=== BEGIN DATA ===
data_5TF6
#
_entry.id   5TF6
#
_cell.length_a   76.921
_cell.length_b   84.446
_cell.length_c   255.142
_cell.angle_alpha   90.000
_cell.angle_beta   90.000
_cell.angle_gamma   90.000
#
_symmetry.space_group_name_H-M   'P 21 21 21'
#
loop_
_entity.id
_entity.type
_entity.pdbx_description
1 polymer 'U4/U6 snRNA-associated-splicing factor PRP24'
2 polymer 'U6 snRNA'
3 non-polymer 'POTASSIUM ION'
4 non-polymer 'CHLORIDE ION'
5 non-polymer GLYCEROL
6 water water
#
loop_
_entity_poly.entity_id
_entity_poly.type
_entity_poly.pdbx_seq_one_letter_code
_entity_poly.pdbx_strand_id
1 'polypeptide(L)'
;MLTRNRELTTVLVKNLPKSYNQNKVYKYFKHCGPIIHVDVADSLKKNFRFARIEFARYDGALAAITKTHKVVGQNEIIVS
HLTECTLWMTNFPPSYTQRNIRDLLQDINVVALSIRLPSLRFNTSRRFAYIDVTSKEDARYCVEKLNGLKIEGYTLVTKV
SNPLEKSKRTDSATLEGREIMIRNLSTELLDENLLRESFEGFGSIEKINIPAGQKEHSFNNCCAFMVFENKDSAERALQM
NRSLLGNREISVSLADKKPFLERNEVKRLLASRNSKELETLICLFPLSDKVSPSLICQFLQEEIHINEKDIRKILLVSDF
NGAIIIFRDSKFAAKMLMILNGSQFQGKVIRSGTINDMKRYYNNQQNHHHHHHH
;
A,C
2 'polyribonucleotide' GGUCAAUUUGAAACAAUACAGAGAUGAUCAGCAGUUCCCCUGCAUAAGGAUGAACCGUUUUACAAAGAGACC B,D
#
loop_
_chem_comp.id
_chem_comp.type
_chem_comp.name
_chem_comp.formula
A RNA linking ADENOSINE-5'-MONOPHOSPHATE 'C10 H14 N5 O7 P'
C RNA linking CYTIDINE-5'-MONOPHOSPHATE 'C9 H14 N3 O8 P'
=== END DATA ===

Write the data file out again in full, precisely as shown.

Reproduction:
data_5TF6
#
_entry.id   5TF6
#
_cell.length_a   76.921
_cell.length_b   84.446
_cell.length_c   255.142
_cell.angle_alpha   90.000
_cell.angle_beta   90.000
_cell.angle_gamma   90.000
#
_symmetry.space_group_name_H-M   'P 21 21 21'
#
loop_
_entity.id
_entity.type
_entity.pdbx_description
1 polymer 'U4/U6 snRNA-associated-splicing factor PRP24'
2 polymer 'U6 snRNA'
3 non-polymer 'POTASSIUM ION'
4 non-polymer 'CHLORIDE ION'
5 non-polymer GLYCEROL
6 water water
#
loop_
_entity_poly.entity_id
_entity_poly.type
_entity_poly.pdbx_seq_one_letter_code
_entity_poly.pdbx_strand_id
1 'polypeptide(L)'
;MLTRNRELTTVLVKNLPKSYNQNKVYKYFKHCGPIIHVDVADSLKKNFRFARIEFARYDGALAAITKTHKVVGQNEIIVS
HLTECTLWMTNFPPSYTQRNIRDLLQDINVVALSIRLPSLRFNTSRRFAYIDVTSKEDARYCVEKLNGLKIEGYTLVTKV
SNPLEKSKRTDSATLEGREIMIRNLSTELLDENLLRESFEGFGSIEKINIPAGQKEHSFNNCCAFMVFENKDSAERALQM
NRSLLGNREISVSLADKKPFLERNEVKRLLASRNSKELETLICLFPLSDKVSPSLICQFLQEEIHINEKDIRKILLVSDF
NGAIIIFRDSKFAAKMLMILNGSQFQGKVIRSGTINDMKRYYNNQQNHHHHHHH
;
A,C
2 'polyribonucleotide' GGUCAAUUUGAAACAAUACAGAGAUGAUCAGCAGUUCCCCUGCAUAAGGAUGAACCGUUUUACAAAGAGACC B,D
#
loop_
_chem_comp.id
_chem_comp.type
_chem_comp.name
_chem_comp.formula
A RNA linking ADENOSINE-5'-MONOPHOSPHATE 'C10 H14 N5 O7 P'
C RNA linking CYTIDINE-5'-MONOPHOSPHATE 'C9 H14 N3 O8 P'